Their written artifacts barely survive, but we do know that in the 250’s two erudite greek scholars wrote greek language versions of Buddhist propaganda using using terms and phrases from Plato and Pythagorus. This greek culture became a center of Buddhist thought and missionary work. Bactria is where the jewish-christian prophet Mani went to learn Buddhism around 250 AD. Zarathustra is said to be born here. The sufi Movement is rooted here, this is the center from which the Barmakids translated Sanskrit texts into Arabic in the 700’s. This is either the birthplace of Mahayana Buddhism or one of the birthplaces around. This knew form of Buddhism arose around 100 AD and stressed Gnostic salvation.
This is the form of Buddhism that we know as Tibetan, Zen and Holy Land, rather than the Puritan Self-Denial of the Thai and Ceylonese arhats. This form became big on the Silk Road and was then reintroduced into India. I would argue that it is a syncretic Buddhism that mixed with the the gnostic Christianity Zoroastrianism and (probably) Neoplatonism that was brewing in this cauldron of cultural diffusion. Zen Buddhism traces its lineage to a mythical monk Bodhidharma from the Silk Route around 500 AD who founded the Shao Lin Monastery in China. Bodhidharma was thus a missionary of Silk Road culture, which was immersed in Mani’s gnostic ideas of immediate illumination, a distinctly zoroastrian concept which also made its way into Kabbalah, Freemasonry, Pietism, and Pentecostalism to name but a few. A complete account would talk about the renaissance of Islamic Thought in this area around the year 1000 and talk about the rise of the Sufis. This is an amazing crossroads of civilization where the regions of India, The Near East and China have always met....."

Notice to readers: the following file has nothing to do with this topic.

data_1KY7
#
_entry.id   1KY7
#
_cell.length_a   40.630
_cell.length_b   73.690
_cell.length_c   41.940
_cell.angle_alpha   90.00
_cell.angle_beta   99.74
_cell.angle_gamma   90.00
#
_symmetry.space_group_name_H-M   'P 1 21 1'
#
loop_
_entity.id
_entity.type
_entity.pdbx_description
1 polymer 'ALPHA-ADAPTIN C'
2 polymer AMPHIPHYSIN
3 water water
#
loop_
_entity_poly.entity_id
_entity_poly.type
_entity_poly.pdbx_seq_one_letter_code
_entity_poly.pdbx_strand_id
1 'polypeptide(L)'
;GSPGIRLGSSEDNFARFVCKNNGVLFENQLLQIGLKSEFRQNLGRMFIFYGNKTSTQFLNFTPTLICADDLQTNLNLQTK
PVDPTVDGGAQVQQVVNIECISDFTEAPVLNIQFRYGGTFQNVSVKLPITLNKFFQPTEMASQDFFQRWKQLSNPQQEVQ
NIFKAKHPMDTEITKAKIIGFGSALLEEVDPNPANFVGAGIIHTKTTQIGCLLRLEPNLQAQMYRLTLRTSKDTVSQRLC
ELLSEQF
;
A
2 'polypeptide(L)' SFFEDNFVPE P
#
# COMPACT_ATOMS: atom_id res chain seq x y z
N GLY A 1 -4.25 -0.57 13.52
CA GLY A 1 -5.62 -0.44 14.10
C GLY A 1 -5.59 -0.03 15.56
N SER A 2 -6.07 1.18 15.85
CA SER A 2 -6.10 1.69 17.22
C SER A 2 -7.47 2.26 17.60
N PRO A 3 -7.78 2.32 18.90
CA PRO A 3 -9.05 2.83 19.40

"Bodhidharma is said to be a blue-eyed Persian 碧眼胡僧 (Hekigan-kosō) in Zen tradition. “Blue-eyed Persian” means Hellenized Persian, and/or a Persian who has much knowledge about western culture. Mithra’s magi are such Persians."
"Dr. Masato Tojo has outlined a new article on the links between ancient Iran and the Zen Buddhist culture of Asia – Zen Buddhism and Persian Culture: An investigation on the Simurgh (Persian Phoenix) culture and Zen Buddhism"
"Zen is traditionally credited to be established at the Šaolin temple 少林寺 in China by a Persian wandering monk Bodhidharma. He came to China to teach a "special teaching not-written in the scriptures". The reason was that the teaching is so subtle that it is impossible to transmit it by the words.......Zen is thought to have developed as an amalgam of various currents in Mahāyāna Buddhist thoughts—among them the Vijnāna-vādin 唯識* Mādhyamaka 中観 philosophies and the Prajñāpāramitā 波羅蜜多literature—and of several traditions in China, particularly Taoism and preceding Mahāyāna Buddhism sect Kegon-šū 華厳宗(Ch: Huáyán-zōng). The first document which mentioned Zen as a distinct school of Buddhism was written in 7th Century. From China Zen subsequently spread south to Vietnam, and east to Korea and Japan."